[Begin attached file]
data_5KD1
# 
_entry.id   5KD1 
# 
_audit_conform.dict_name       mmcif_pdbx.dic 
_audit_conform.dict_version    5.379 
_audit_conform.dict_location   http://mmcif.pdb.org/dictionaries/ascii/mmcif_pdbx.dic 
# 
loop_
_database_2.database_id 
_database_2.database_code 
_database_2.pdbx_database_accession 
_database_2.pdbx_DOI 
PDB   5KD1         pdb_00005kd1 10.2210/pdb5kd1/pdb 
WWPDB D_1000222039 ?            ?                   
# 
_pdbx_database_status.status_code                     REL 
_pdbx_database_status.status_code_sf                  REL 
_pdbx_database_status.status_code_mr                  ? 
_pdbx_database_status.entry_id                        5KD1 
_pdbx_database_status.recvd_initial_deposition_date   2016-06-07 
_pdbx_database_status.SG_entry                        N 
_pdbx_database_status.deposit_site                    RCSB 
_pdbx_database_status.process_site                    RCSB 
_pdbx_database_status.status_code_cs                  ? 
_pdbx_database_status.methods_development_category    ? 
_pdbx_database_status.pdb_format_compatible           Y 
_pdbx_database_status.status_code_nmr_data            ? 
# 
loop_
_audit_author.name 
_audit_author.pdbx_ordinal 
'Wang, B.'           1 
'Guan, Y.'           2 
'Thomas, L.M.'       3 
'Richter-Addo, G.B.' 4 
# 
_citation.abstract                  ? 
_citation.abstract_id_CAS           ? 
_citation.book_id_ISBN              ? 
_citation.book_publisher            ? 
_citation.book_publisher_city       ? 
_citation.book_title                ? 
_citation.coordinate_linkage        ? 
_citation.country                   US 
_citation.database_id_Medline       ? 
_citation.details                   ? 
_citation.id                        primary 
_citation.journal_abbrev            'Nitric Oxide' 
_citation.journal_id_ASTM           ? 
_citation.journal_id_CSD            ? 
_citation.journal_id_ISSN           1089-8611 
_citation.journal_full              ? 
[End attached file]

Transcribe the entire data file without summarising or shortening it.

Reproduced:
data_5KD1
# 
_entry.id   5KD1 
# 
_audit_conform.dict_name       mmcif_pdbx.dic 
_audit_conform.dict_version    5.379 
_audit_conform.dict_location   http://mmcif.pdb.org/dictionaries/ascii/mmcif_pdbx.dic 
# 
loop_
_database_2.database_id 
_database_2.database_code 
_database_2.pdbx_database_accession 
_database_2.pdbx_DOI 
PDB   5KD1         pdb_00005kd1 10.2210/pdb5kd1/pdb 
WWPDB D_1000222039 ?            ?                   
# 
_pdbx_database_status.status_code                     REL 
_pdbx_database_status.status_code_sf                  REL 
_pdbx_database_status.status_code_mr                  ? 
_pdbx_database_status.entry_id                        5KD1 
_pdbx_database_status.recvd_initial_deposition_date   2016-06-07 
_pdbx_database_status.SG_entry                        N 
_pdbx_database_status.deposit_site                    RCSB 
_pdbx_database_status.process_site                    RCSB 
_pdbx_database_status.status_code_cs                  ? 
_pdbx_database_status.methods_development_category    ? 
_pdbx_database_status.pdb_format_compatible           Y 
_pdbx_database_status.status_code_nmr_data            ? 
# 
loop_
_audit_author.name 
_audit_author.pdbx_ordinal 
'Wang, B.'           1 
'Guan, Y.'           2 
'Thomas, L.M.'       3 
'Richter-Addo, G.B.' 4 
# 
_citation.abstract                  ? 
_citation.abstract_id_CAS           ? 
_citation.book_id_ISBN              ? 
_citation.book_publisher            ? 
_citation.book_publisher_city       ? 
_citation.book_title                ? 
_citation.coordinate_linkage        ? 
_citation.country                   US 
_citation.database_id_Medline       ? 
_citation.details                   ? 
_citation.id                        primary 
_citation.journal_abbrev            'Nitric Oxide' 
_citation.journal_id_ASTM           ? 
_citation.journal_id_CSD            ? 
_citation.journal_id_ISSN           1089-8611 
_citation.journal_full              ? 